Prof Jonathan Barnett (USC) has released his new article arguing that we’ve gone too-far — that those arguing for dramatic changes to the patent system did so with “little to no supporting evidence.” [READ IT HERE]. Barnett argues that
Depropertization of the patent system—yields three potential efficiency losses. First, depropertization impedes efficient resource allocation by shifting the pricing of technology assets from the relatively informed marketplace to relatively uninformed judges and regulators. Second, depropertization distorts markets’ organizational choices by inducing entities to undertake innovation and commercialization through vertically integrated structures, rather than contractual relationships now clouded by the prospect of judicial re-negotiation. Third, depropertization may facilitate oligopsonistic efforts to depress royalties on patent-protected inputs, resulting in wealth transfers to downstream entities and discouraging innovation by upstream R&D suppliers.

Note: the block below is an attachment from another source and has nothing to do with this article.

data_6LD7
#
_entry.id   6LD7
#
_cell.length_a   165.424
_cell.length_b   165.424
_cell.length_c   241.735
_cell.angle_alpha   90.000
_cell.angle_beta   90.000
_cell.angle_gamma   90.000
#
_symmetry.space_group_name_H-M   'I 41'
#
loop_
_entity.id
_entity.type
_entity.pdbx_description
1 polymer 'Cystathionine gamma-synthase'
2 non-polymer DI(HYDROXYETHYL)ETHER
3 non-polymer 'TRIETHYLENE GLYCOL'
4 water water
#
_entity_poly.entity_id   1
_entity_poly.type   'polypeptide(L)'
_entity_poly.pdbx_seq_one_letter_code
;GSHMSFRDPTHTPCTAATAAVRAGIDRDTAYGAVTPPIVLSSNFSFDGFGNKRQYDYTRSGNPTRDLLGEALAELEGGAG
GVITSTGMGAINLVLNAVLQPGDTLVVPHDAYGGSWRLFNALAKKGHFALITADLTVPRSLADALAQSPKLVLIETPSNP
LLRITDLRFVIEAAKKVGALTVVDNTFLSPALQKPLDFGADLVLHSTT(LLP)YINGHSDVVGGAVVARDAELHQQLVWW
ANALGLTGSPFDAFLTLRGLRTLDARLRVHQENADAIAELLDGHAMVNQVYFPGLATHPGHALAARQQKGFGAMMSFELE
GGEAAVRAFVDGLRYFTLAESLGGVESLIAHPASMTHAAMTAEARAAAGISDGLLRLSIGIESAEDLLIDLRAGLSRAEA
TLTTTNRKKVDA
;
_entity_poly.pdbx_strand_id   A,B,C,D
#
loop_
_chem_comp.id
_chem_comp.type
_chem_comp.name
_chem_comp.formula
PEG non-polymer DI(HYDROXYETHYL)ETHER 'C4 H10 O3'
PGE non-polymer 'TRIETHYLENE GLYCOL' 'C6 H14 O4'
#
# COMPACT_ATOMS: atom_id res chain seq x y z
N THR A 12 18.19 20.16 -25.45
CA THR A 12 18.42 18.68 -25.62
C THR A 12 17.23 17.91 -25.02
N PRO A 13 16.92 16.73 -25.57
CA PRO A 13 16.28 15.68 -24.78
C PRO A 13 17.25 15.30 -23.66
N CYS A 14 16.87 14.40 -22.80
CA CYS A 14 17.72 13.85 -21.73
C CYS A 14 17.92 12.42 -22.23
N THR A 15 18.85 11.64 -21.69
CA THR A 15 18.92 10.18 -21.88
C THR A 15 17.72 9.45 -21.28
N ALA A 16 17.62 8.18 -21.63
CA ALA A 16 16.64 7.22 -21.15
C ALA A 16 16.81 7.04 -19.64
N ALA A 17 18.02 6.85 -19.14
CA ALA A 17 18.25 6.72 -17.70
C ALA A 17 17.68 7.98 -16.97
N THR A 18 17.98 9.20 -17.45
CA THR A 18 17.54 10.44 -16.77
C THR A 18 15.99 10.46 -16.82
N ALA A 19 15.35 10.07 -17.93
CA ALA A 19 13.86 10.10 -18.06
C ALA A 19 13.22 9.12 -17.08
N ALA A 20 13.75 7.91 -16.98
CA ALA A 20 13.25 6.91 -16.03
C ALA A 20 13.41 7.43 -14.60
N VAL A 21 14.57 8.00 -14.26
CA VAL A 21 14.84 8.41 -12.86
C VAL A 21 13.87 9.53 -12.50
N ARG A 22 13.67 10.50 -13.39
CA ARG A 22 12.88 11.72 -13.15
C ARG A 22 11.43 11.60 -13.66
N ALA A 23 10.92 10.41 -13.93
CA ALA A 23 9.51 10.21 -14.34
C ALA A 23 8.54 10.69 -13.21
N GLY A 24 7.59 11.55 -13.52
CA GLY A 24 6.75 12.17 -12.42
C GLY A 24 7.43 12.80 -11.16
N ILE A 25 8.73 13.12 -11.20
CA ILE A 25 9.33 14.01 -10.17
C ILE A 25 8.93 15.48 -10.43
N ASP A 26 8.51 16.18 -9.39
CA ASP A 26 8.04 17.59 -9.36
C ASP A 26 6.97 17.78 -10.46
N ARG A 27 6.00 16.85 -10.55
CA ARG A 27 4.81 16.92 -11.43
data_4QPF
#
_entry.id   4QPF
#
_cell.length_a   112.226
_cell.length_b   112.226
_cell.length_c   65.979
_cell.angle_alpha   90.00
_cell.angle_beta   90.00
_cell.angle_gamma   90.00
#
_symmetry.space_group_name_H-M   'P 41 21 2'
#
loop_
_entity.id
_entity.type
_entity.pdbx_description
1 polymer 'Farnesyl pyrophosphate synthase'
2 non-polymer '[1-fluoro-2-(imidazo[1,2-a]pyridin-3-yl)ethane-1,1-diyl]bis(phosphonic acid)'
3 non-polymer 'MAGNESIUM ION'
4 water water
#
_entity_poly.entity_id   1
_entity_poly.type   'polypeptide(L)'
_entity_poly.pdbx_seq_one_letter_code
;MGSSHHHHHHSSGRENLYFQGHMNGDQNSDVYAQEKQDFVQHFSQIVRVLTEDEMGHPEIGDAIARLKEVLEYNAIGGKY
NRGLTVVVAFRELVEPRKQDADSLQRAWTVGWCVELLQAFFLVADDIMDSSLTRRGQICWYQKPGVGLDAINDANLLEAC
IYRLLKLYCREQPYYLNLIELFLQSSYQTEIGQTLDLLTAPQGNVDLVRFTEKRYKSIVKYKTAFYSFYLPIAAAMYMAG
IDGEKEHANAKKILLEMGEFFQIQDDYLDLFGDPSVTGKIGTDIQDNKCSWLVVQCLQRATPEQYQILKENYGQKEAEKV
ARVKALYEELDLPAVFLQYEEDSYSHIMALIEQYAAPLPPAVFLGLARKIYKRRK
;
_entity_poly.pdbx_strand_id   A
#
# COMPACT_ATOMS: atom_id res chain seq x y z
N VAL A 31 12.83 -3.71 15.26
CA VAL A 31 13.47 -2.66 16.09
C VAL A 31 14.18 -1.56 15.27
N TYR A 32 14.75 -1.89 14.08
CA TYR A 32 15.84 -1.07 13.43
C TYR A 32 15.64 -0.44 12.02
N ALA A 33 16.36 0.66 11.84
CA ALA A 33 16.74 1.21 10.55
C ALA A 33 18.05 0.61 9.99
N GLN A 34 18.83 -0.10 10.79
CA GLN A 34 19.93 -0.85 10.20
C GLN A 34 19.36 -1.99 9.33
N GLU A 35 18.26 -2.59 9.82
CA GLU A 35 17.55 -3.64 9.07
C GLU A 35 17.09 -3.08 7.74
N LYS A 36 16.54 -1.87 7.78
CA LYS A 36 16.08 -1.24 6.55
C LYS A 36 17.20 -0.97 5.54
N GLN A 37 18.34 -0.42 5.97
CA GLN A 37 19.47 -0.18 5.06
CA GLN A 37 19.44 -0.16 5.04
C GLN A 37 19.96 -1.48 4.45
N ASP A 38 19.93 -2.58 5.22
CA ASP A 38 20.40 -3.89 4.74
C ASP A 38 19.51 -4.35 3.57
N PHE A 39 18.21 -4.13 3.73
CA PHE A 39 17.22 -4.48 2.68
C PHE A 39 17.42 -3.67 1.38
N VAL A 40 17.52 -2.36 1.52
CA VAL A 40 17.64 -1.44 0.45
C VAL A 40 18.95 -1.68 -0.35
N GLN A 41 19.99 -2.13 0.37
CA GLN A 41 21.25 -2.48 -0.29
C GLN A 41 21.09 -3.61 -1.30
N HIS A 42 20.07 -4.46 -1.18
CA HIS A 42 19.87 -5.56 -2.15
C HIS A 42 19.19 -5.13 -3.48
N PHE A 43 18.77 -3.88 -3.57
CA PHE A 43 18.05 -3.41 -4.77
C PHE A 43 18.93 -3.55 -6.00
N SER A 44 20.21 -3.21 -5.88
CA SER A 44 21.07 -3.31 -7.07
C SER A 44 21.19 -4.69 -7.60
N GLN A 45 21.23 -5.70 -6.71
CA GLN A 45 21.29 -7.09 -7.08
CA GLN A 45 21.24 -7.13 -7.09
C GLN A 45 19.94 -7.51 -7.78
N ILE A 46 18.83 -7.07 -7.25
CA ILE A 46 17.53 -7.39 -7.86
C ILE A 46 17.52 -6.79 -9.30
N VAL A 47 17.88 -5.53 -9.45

In the article, Barnett primarily focuses on the idea of a patent thicket and whether these patent thickets have inhibited downstream innovation. Barnett concludes: “Without a secure expectation of injunctive relief and compensatory damages, false prophecies of too many patents may result in too little innovation.” Of course this conclusion also rests upon weak empirical ground.